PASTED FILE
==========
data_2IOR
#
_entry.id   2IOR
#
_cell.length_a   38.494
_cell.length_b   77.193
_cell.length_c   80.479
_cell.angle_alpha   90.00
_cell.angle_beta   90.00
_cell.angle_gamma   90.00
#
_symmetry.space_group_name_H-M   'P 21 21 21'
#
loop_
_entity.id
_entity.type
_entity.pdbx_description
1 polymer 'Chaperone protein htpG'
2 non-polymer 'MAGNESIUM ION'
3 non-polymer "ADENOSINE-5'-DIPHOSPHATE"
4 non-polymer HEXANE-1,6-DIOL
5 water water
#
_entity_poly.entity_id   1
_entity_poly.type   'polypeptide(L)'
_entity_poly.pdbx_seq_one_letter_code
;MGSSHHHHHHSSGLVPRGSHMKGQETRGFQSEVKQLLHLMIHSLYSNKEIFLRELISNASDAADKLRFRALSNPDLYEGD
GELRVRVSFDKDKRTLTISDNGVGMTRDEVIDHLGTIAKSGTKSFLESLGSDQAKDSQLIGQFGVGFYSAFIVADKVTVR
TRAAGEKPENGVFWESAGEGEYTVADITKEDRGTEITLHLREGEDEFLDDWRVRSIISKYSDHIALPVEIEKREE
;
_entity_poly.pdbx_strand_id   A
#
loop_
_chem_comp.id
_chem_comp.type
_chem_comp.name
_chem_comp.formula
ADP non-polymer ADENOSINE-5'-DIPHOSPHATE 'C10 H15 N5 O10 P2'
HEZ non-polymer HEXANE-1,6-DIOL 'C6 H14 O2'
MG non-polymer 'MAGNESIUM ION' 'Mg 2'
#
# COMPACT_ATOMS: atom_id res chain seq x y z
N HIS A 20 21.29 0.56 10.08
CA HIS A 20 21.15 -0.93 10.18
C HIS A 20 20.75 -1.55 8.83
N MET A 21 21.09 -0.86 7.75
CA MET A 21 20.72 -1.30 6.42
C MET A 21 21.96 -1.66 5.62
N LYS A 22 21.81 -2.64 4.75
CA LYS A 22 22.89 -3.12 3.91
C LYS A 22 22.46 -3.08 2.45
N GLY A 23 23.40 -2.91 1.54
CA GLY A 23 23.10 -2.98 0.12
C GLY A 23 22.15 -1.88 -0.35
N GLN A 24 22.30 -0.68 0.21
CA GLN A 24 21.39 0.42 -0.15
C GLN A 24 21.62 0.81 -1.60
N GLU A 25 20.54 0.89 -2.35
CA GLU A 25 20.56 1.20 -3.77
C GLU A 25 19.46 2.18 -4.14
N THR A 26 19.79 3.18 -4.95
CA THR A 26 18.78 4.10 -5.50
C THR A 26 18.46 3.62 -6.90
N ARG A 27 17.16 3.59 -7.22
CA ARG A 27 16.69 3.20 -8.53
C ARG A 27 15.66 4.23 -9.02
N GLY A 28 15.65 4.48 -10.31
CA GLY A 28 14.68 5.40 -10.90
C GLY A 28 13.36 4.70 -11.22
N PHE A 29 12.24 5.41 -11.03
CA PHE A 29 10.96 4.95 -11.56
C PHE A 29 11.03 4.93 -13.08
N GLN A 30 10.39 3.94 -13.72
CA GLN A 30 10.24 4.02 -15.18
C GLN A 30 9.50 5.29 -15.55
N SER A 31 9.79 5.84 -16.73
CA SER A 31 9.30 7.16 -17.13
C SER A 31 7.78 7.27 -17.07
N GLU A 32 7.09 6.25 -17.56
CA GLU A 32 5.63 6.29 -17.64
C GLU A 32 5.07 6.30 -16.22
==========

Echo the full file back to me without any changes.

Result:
data_2IOR
#
_entry.id   2IOR
#
_cell.length_a   38.494
_cell.length_b   77.193
_cell.length_c   80.479
_cell.angle_alpha   90.00
_cell.angle_beta   90.00
_cell.angle_gamma   90.00
#
_symmetry.space_group_name_H-M   'P 21 21 21'
#
loop_
_entity.id
_entity.type
_entity.pdbx_description
1 polymer 'Chaperone protein htpG'
2 non-polymer 'MAGNESIUM ION'
3 non-polymer "ADENOSINE-5'-DIPHOSPHATE"
4 non-polymer HEXANE-1,6-DIOL
5 water water
#
_entity_poly.entity_id   1
_entity_poly.type   'polypeptide(L)'
_entity_poly.pdbx_seq_one_letter_code
;MGSSHHHHHHSSGLVPRGSHMKGQETRGFQSEVKQLLHLMIHSLYSNKEIFLRELISNASDAADKLRFRALSNPDLYEGD
GELRVRVSFDKDKRTLTISDNGVGMTRDEVIDHLGTIAKSGTKSFLESLGSDQAKDSQLIGQFGVGFYSAFIVADKVTVR
TRAAGEKPENGVFWESAGEGEYTVADITKEDRGTEITLHLREGEDEFLDDWRVRSIISKYSDHIALPVEIEKREE
;
_entity_poly.pdbx_strand_id   A
#
loop_
_chem_comp.id
_chem_comp.type
_chem_comp.name
_chem_comp.formula
ADP non-polymer ADENOSINE-5'-DIPHOSPHATE 'C10 H15 N5 O10 P2'
HEZ non-polymer HEXANE-1,6-DIOL 'C6 H14 O2'
MG non-polymer 'MAGNESIUM ION' 'Mg 2'
#
# COMPACT_ATOMS: atom_id res chain seq x y z
N HIS A 20 21.29 0.56 10.08
CA HIS A 20 21.15 -0.93 10.18
C HIS A 20 20.75 -1.55 8.83
N MET A 21 21.09 -0.86 7.75
CA MET A 21 20.72 -1.30 6.42
C MET A 21 21.96 -1.66 5.62
N LYS A 22 21.81 -2.64 4.75
CA LYS A 22 22.89 -3.12 3.91
C LYS A 22 22.46 -3.08 2.45
N GLY A 23 23.40 -2.91 1.54
CA GLY A 23 23.10 -2.98 0.12
C GLY A 23 22.15 -1.88 -0.35
N GLN A 24 22.30 -0.68 0.21
CA GLN A 24 21.39 0.42 -0.15
C GLN A 24 21.62 0.81 -1.60
N GLU A 25 20.54 0.89 -2.35
CA GLU A 25 20.56 1.20 -3.77
C GLU A 25 19.46 2.18 -4.14
N THR A 26 19.79 3.18 -4.95
CA THR A 26 18.78 4.10 -5.50
C THR A 26 18.46 3.62 -6.90
N ARG A 27 17.16 3.59 -7.22
CA ARG A 27 16.69 3.20 -8.53
C ARG A 27 15.66 4.23 -9.02
N GLY A 28 15.65 4.48 -10.31
CA GLY A 28 14.68 5.40 -10.90
C GLY A 28 13.36 4.70 -11.22
N PHE A 29 12.24 5.41 -11.03
CA PHE A 29 10.96 4.95 -11.56
C PHE A 29 11.03 4.93 -13.08
N GLN A 30 10.39 3.94 -13.72
CA GLN A 30 10.24 4.02 -15.18
C GLN A 30 9.50 5.29 -15.55
N SER A 31 9.79 5.84 -16.73
CA SER A 31 9.30 7.16 -17.13
C SER A 31 7.78 7.27 -17.07
N GLU A 32 7.09 6.25 -17.56
CA GLU A 32 5.63 6.29 -17.64
C GLU A 32 5.07 6.30 -16.22